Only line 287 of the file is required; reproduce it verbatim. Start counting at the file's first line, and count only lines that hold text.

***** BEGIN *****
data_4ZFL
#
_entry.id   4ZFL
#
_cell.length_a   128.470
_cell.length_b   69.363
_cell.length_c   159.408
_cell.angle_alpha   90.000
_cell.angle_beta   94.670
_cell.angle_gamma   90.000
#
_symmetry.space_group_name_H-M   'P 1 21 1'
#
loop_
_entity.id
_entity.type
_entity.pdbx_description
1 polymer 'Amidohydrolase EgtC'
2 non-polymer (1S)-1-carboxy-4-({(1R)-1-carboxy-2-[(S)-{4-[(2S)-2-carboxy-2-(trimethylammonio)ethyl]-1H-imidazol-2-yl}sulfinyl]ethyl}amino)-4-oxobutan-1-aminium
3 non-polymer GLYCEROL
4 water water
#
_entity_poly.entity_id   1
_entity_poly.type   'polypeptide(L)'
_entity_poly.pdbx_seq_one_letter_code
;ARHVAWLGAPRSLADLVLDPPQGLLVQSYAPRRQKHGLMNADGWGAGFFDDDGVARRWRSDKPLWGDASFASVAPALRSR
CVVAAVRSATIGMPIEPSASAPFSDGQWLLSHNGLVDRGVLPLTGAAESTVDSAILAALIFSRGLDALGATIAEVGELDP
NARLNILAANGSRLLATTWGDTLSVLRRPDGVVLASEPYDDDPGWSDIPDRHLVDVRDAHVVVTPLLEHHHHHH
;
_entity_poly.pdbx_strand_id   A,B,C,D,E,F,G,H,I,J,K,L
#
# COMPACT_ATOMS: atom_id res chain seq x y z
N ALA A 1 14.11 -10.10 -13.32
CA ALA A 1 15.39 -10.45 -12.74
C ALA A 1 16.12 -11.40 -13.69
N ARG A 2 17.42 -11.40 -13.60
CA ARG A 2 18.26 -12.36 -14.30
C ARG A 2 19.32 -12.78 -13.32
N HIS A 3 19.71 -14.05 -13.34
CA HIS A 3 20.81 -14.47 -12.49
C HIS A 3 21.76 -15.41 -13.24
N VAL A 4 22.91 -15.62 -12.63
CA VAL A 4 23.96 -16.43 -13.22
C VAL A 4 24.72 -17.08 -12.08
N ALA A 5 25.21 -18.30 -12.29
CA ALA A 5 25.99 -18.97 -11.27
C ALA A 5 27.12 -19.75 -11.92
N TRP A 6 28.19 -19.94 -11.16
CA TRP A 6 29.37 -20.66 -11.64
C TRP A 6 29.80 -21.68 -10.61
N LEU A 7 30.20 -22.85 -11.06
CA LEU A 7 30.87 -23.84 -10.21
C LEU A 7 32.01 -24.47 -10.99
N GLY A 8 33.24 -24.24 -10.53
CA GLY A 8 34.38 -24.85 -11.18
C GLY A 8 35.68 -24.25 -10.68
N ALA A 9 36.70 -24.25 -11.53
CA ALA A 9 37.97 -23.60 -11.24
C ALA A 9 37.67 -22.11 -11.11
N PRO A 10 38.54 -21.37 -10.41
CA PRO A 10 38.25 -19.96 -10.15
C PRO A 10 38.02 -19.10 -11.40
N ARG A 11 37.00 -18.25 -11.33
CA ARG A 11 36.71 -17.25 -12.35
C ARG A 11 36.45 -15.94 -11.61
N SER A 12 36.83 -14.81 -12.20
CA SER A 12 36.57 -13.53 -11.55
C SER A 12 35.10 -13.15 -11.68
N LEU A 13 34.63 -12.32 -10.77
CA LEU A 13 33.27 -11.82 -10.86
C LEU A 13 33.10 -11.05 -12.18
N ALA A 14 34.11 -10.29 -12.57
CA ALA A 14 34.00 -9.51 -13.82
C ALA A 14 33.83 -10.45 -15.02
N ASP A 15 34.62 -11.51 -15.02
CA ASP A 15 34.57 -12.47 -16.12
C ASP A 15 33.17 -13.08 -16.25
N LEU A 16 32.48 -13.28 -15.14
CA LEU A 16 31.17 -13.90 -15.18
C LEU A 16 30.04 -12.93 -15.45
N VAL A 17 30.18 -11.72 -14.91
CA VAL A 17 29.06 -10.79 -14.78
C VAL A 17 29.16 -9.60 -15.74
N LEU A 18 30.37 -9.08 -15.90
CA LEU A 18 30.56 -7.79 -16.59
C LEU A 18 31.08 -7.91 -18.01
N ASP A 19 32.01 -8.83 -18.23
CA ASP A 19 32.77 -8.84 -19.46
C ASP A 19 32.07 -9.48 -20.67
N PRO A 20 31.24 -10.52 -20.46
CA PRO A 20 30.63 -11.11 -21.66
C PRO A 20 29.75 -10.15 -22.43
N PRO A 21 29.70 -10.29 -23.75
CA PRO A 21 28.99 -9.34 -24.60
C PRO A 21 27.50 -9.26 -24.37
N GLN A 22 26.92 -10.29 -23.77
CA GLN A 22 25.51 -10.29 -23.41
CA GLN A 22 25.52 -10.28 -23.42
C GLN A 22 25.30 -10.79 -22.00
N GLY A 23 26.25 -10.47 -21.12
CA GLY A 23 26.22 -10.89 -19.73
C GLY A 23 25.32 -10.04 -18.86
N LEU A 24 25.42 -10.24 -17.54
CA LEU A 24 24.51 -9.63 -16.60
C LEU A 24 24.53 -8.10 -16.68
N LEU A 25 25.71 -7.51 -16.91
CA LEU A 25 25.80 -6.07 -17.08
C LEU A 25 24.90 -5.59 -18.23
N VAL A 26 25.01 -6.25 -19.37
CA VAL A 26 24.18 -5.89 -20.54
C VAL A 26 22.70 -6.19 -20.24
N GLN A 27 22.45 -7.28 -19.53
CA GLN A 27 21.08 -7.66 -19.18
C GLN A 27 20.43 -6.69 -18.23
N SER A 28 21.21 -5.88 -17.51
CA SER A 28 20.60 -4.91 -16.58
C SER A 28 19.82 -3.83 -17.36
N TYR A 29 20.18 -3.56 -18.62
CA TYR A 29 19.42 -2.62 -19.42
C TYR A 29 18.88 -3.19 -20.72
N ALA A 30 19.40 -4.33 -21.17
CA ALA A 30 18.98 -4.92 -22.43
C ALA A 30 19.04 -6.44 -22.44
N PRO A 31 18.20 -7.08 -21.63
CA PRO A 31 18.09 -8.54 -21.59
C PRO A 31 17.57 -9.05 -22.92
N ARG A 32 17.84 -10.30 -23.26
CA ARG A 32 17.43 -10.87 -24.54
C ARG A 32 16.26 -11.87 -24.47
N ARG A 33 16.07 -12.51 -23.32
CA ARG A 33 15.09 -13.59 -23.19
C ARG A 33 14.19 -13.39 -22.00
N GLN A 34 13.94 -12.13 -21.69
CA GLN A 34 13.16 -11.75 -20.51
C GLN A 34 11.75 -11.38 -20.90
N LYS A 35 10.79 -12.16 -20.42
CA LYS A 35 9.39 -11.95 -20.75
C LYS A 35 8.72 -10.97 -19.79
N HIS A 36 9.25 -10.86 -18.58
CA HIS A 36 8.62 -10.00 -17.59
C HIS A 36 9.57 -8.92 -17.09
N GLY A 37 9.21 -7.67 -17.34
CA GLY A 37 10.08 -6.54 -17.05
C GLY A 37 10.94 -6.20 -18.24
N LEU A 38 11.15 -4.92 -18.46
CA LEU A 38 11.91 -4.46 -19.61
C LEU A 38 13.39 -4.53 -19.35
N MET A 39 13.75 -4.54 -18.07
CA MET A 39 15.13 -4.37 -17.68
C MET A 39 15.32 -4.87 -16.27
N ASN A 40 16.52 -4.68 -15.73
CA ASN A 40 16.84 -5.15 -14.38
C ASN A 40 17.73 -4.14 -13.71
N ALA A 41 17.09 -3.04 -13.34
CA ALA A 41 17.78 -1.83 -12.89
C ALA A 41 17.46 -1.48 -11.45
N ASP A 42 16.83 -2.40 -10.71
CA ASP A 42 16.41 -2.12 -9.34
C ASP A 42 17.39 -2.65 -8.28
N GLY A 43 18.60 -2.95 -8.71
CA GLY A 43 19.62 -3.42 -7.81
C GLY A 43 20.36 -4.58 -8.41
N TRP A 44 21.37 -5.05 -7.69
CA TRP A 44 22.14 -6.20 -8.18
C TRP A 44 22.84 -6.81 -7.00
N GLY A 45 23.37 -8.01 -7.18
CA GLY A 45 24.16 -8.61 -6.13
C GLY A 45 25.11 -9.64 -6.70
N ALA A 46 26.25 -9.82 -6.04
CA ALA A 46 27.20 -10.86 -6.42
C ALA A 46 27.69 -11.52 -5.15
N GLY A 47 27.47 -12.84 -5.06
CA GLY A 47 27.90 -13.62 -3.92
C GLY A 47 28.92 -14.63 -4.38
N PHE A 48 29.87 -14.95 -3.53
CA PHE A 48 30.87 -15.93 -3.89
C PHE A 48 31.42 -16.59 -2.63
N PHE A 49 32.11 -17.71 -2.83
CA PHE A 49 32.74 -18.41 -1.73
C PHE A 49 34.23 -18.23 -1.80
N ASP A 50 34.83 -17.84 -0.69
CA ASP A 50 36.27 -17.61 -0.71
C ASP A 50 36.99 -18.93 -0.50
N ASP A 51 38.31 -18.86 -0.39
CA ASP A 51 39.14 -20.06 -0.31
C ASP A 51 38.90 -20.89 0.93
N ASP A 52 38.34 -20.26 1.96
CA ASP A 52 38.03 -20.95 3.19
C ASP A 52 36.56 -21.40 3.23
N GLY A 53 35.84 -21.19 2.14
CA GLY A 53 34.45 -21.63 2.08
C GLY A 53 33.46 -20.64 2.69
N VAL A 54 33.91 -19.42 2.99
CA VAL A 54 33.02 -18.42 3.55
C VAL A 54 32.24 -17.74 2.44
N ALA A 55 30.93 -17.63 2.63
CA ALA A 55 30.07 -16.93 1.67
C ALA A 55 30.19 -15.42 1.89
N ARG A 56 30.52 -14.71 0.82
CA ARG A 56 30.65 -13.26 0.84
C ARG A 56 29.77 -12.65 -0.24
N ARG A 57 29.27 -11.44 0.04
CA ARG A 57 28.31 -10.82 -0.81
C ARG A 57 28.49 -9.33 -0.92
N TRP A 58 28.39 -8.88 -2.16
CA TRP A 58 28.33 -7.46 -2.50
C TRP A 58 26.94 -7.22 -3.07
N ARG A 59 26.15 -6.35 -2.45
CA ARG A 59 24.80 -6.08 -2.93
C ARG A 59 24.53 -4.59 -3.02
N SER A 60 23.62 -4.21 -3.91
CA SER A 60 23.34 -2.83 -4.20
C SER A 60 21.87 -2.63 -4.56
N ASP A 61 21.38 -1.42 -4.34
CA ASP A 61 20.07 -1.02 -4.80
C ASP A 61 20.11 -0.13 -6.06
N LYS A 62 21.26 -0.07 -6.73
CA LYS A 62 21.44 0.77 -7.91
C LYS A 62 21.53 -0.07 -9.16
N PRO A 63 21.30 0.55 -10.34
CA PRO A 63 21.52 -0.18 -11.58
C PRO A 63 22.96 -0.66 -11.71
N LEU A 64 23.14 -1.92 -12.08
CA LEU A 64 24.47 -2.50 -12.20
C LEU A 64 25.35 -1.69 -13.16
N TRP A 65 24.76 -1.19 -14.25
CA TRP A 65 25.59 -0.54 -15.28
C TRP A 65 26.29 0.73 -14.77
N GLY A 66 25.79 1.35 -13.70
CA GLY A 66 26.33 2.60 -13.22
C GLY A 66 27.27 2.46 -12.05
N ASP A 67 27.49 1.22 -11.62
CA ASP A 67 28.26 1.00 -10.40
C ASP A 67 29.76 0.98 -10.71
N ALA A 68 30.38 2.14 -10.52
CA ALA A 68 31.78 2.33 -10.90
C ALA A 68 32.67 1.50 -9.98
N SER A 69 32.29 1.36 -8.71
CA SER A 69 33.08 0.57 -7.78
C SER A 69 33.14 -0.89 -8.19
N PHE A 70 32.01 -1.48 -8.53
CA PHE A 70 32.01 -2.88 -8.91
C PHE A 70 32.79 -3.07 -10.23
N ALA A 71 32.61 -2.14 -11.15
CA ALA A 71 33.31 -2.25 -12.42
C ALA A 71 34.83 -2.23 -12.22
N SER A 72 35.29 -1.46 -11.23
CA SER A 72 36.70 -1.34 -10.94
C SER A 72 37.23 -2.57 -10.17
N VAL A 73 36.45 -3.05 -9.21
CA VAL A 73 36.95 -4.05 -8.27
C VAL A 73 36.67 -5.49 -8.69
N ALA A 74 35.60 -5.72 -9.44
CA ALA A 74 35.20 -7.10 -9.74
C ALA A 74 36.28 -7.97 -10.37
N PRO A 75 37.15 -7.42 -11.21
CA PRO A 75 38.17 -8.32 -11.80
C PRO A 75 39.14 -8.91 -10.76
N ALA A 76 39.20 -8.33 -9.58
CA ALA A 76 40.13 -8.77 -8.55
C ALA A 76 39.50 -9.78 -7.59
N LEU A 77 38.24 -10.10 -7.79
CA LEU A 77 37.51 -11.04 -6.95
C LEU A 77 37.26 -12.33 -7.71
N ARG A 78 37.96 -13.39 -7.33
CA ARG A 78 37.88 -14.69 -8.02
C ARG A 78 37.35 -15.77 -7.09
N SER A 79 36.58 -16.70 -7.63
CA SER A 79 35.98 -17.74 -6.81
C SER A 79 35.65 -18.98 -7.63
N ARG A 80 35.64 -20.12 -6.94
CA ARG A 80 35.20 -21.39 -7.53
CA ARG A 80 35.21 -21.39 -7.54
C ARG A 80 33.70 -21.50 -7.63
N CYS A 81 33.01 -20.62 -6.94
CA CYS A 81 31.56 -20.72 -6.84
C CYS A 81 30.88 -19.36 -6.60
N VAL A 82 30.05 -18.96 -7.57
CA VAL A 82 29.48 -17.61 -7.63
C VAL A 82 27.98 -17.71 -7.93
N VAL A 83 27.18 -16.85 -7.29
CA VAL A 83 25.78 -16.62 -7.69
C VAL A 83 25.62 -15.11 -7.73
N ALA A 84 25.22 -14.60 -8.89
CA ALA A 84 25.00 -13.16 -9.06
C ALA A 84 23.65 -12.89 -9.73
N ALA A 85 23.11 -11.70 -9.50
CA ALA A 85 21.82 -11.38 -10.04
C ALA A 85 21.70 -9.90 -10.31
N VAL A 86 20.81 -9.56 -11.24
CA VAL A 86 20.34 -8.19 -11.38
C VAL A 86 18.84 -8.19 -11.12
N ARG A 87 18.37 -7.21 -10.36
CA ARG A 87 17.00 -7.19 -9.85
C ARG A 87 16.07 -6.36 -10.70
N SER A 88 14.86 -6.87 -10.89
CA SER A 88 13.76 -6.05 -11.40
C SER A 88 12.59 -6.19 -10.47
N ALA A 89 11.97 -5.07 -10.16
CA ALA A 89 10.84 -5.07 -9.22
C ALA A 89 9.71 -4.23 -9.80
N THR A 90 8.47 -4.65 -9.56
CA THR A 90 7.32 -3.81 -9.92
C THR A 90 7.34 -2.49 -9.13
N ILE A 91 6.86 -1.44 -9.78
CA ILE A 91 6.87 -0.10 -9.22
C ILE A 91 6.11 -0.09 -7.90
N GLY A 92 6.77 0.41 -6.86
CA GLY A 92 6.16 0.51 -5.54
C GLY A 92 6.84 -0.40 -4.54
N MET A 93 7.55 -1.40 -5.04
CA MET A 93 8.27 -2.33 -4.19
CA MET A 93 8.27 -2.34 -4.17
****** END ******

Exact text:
N ALA A 85 23.11 -11.70 -9.50